Not sure if this has made it’s way over to Ireland yet but it’s one of the biggest stories of the day here in Germany. [Greek Finance Minister Yanis] Varofakis took part in a political debate Sunday last on ARD (German state broadcaster) with the German Finance Minister Wolfgang Schäuble. During the debate a video was showing of Varofakis giving a lecture from two years back, in which he gave the middle finger to Germany.
Varofakis denied this immediately and said that the video had been doctored. As you can imagine the German press, especially the more right leaning, had a mini field day with this, as it basically played into there ‘good fur nothin’ Greeks’ image there trying to spread at the minute. But today a slight spanner was thrown in the works.
A video released this morning by Jan Böhmermann, the host of Neon Magazine on ZDF (basically the RTE 2 of Germany), claims that he manipulated the video and posted it on the internet himself…they go to great lengths to show them manipulating the video, they even took the shadow detail into account. No one actually knows if Böhmermann is making this all up himself, or if he’s actually telling the truth. But as far as satire goes, it’s none too bad now!!!
PS. Giving the middle finger in German is called “jdm. den Stinkefinger zeigen”, which literally translates as showing someone the stinky finger…
Greek Prime Minister Alexis Tsipras and finance minister Yanis Varoufakis
Germany and its allies are ready to let Greece leave the euro unless Prime Minister Alexis Tsipras accepts the conditions required to extend his country’s financial support, according to Malta’s finance minister, Edward Scicluna.
Greece’s creditors are cranking up the pressure on Tsipras as he seeks a deal to prevent his country defaulting on its obligations as early as next month. By bowing to German demands, the premier risks a domestic backlash from voters and party members whom he’s promised an end to austerity.
As Greece heads toward 11th-hour funding talks with its euro-area membership on the line, bondholders are surprisingly sanguine about its failure so far to secure a deal.
Forget the strategists at Commerzbank AG who say there’s a 50 percent chance it’ll leave the currency bloc, and those at Barclays Plc who put the exit risk higher even than in the 2012 debt crisis. The Bloomberg Greece Sovereign Bond Index shows those with money at stake aren’t seeing a significant increase in the chances of a euro-zone departure….
Germany has rejected Greece’s application to extend its loan agreement and renegotiate the terms of its bailout, raising the very real threat of Athens running out of money in the coming weeks.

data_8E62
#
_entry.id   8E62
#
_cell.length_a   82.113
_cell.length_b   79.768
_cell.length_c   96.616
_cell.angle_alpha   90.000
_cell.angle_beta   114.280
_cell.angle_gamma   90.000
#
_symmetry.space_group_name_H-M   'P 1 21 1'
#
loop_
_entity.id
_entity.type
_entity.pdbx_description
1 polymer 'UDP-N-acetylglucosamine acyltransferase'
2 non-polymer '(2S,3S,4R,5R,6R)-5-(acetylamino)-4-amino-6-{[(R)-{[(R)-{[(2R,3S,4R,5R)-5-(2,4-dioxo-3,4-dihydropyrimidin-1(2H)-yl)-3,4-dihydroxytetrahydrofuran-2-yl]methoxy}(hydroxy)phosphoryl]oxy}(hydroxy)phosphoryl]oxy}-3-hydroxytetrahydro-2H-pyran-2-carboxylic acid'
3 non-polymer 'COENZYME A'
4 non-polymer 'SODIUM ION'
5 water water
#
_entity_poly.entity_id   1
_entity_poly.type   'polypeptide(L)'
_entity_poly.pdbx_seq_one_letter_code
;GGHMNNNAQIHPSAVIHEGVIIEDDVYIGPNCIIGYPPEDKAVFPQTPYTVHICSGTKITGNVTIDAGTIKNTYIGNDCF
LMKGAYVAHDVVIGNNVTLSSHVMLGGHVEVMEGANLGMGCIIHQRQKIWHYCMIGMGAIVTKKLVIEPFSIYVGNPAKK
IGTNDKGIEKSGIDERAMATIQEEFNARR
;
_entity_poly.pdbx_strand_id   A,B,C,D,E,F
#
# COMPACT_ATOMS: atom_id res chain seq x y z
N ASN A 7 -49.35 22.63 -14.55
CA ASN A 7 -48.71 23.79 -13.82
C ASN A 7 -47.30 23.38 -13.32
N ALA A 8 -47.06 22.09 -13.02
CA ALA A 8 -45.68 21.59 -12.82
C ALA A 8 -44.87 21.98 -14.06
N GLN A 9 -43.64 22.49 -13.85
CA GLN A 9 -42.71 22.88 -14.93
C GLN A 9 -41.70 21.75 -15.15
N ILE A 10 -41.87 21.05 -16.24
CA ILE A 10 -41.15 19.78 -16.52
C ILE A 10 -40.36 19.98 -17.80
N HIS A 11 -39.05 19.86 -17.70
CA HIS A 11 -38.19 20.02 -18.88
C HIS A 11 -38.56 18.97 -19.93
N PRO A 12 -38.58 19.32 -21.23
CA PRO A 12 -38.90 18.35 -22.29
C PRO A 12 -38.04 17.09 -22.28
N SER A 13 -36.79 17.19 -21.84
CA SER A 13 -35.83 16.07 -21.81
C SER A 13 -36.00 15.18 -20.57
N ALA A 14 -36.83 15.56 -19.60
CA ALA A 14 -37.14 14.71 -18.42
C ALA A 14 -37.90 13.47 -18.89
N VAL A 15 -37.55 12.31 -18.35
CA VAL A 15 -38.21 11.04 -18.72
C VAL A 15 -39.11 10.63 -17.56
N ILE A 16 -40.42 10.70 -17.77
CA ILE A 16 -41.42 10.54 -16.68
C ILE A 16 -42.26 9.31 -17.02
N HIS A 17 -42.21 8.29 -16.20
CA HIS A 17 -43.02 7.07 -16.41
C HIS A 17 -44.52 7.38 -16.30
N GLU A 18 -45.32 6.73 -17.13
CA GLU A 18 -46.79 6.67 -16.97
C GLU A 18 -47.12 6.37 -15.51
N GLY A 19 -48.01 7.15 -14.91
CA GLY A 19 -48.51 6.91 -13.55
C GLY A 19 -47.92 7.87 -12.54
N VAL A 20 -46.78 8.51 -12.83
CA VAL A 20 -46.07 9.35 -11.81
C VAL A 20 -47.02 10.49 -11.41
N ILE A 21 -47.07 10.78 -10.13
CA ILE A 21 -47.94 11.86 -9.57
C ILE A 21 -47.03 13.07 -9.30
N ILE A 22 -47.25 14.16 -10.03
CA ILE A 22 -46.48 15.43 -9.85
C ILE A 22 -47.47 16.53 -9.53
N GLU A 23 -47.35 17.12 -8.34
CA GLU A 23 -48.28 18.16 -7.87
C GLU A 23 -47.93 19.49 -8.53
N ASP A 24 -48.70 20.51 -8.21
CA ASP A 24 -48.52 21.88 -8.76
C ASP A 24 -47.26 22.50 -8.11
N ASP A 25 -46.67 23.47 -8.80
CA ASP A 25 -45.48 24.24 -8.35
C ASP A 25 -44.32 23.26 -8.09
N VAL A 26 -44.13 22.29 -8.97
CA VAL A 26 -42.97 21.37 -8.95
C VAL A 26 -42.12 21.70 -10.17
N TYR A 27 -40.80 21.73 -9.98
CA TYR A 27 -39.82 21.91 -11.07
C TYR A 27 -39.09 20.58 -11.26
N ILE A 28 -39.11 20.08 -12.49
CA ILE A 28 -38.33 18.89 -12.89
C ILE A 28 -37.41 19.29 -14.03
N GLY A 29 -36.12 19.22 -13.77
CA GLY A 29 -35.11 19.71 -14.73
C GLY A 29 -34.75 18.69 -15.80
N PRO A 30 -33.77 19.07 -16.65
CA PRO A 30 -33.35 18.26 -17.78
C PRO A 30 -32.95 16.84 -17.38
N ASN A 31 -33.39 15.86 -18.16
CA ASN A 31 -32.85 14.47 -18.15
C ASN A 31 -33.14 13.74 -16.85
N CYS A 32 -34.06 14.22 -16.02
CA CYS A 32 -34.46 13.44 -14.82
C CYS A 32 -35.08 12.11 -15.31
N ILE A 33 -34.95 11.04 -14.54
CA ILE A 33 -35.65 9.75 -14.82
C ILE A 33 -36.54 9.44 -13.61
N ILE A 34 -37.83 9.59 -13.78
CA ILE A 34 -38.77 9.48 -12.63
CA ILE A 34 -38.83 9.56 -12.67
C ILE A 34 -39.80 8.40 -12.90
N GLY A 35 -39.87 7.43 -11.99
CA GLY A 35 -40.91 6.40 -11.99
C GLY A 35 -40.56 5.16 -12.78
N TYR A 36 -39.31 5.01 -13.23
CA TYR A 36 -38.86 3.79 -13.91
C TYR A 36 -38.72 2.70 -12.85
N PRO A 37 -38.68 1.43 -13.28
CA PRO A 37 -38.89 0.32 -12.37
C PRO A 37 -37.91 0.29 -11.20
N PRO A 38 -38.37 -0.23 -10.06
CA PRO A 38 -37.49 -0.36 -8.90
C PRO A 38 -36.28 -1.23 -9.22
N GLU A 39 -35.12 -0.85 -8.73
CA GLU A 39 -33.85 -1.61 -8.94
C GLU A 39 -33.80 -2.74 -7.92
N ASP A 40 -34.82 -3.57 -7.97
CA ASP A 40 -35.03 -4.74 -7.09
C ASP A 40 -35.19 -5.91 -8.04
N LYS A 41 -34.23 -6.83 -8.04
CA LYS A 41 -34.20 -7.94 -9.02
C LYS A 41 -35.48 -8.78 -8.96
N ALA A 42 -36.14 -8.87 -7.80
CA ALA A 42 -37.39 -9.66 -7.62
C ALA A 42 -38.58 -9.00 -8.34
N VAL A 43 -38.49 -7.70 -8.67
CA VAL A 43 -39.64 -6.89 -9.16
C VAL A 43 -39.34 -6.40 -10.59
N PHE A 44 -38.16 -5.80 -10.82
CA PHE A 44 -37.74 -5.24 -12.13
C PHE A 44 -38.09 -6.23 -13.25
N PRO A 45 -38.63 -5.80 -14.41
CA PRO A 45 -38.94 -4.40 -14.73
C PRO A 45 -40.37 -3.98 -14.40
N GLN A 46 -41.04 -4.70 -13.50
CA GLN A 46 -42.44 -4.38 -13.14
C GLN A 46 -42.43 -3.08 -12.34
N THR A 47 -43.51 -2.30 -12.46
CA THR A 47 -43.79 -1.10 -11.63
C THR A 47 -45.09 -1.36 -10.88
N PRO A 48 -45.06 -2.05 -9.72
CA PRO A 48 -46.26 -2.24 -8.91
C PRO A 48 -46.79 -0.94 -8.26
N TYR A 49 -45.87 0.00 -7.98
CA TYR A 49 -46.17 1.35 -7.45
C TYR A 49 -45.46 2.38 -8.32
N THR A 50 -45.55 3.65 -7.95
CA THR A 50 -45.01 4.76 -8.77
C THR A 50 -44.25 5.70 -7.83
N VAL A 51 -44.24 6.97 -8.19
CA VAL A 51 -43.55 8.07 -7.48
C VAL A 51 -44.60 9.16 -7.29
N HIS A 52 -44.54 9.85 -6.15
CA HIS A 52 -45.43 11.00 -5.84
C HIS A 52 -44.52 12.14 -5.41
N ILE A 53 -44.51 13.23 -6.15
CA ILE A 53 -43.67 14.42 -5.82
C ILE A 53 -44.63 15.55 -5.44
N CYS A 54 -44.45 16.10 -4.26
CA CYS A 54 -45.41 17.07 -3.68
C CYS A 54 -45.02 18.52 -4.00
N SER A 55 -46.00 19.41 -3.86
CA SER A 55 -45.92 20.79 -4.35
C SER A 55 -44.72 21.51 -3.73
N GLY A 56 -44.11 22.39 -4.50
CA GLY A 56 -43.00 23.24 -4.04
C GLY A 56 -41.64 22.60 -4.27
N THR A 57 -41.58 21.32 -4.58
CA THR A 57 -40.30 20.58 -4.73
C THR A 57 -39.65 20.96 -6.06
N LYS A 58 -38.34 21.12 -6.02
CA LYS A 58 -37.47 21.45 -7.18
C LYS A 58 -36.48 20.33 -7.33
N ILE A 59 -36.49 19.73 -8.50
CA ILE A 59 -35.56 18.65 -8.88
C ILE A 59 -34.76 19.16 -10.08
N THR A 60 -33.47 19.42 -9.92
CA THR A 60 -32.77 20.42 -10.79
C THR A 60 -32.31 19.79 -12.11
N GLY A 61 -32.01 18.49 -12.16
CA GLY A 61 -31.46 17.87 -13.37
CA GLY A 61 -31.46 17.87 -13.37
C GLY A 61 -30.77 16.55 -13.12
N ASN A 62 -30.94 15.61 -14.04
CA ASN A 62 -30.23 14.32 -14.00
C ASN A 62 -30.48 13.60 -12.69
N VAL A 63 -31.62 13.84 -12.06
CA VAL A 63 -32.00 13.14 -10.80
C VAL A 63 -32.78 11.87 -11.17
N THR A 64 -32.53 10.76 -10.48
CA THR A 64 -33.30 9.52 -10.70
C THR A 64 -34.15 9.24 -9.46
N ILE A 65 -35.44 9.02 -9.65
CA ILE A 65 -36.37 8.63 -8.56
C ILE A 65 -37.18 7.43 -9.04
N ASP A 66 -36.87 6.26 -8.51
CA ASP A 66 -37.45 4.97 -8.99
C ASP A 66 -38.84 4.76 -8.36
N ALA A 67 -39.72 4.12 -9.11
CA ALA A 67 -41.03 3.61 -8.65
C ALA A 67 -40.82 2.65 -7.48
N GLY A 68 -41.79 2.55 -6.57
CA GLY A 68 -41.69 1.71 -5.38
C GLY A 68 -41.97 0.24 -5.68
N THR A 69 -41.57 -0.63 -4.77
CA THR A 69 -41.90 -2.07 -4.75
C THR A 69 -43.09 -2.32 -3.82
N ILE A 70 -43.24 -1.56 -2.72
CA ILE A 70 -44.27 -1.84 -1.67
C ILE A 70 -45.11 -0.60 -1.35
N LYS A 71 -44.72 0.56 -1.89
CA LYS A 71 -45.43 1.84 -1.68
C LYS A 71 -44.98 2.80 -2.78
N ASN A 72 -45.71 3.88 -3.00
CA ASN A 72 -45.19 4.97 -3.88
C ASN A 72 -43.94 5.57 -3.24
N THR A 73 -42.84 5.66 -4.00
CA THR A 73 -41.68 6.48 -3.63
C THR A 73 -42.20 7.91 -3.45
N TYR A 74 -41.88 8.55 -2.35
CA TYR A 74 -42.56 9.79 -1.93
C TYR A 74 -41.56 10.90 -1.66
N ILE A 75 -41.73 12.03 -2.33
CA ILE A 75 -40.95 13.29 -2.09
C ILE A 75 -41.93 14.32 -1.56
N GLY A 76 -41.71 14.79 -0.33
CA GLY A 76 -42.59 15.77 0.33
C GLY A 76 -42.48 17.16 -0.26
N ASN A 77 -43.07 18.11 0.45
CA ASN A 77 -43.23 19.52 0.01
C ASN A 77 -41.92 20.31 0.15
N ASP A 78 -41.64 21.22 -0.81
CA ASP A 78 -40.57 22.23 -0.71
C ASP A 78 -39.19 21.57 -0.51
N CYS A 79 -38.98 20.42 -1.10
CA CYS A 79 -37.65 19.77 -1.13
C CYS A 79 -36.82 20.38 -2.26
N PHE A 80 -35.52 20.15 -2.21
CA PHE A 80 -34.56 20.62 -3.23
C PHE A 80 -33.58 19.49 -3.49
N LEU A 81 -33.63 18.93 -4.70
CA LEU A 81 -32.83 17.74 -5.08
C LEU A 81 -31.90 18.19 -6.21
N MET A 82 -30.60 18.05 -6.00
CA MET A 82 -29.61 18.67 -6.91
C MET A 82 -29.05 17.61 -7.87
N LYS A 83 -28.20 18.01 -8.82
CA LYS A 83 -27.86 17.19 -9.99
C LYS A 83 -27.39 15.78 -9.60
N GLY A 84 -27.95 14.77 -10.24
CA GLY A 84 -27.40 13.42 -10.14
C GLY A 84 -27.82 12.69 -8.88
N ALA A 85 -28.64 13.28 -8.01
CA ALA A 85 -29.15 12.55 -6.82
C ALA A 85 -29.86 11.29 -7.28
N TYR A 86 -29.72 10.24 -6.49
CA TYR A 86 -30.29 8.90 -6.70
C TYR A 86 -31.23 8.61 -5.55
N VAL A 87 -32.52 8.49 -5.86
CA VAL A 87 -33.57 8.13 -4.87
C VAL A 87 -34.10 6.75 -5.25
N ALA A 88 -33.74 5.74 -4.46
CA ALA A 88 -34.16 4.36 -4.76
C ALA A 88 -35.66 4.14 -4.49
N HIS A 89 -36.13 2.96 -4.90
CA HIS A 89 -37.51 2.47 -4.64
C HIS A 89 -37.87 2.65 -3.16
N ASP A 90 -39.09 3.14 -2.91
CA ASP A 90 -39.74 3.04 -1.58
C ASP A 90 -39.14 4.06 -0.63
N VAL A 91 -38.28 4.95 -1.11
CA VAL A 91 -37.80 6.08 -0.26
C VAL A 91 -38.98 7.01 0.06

The Berlin government said on Thursday that Greece’s application for a six-month extension of its loan and a renegotiation of some its terms was “no substantial solution.”
Moments ago Bloomberg blasted a headline which has to be validated by other members of the European Commission as well as Merkel and the other Germans (and may well be refuted, considering this is Europe), which said that:Commission To propose Six Month Exension – sources So did Greece just win the first round of its stand off with Brussels? It remains to be confirmed, but congratulations to Greece if indeed it caused Merkel and the ECB to fold….
Maria Karagianni, a member of Syriza’s youth wing, at breakfast meeting hosted by Communities Against Water Charges in North Dublin at Edenmore, Dublin on Saturday.
“What we have learnt from the campaign is, never give up, it can be done, don’t give in to those who will try to discourage you, build as many alliances as you can..
“Then what happens is the mainstream media will try to attack the movement. The mainstream media is generally controlled by the elites in society who fear genuine grassroots movements of working people. They will always try to undermine movements resisting austerity. In Greece, you could have a rally with 10,000 people and it will not be in the news.”
Maria Karagianni, said when mainstream media failed to cover the protests, people turned to social media and covered their protests themselves. “Social media has been very important,” she said.
The anti-water charges campaign was “inspirational” to the Greek people, she said.
“It is so impressive. It is a genuinely working class movement that challenged the narrative that everything is good in Ireland and everyone is happy.”
From left: Moira Murphy Community against water charges, Richard Mc Aleavey Greek solidarity, Gerard Kennark from Community against water charges, Cat Inglis from Community against water charges, Maria Karagianni and Nyoman Tzouvla Syriza acivists, Ronan Burtenshaw from Greek solidarity.
German Finance Minister Wolfgang Schäuble and Yanis Varoufakis today
Greece’s new finance minister has urged Germany to help end the “gross indignity” of the Greek debt crisis. Yanis Varoufakis said “too much time, hopes, lives” had been wasted by Greece’s forced austerity programme….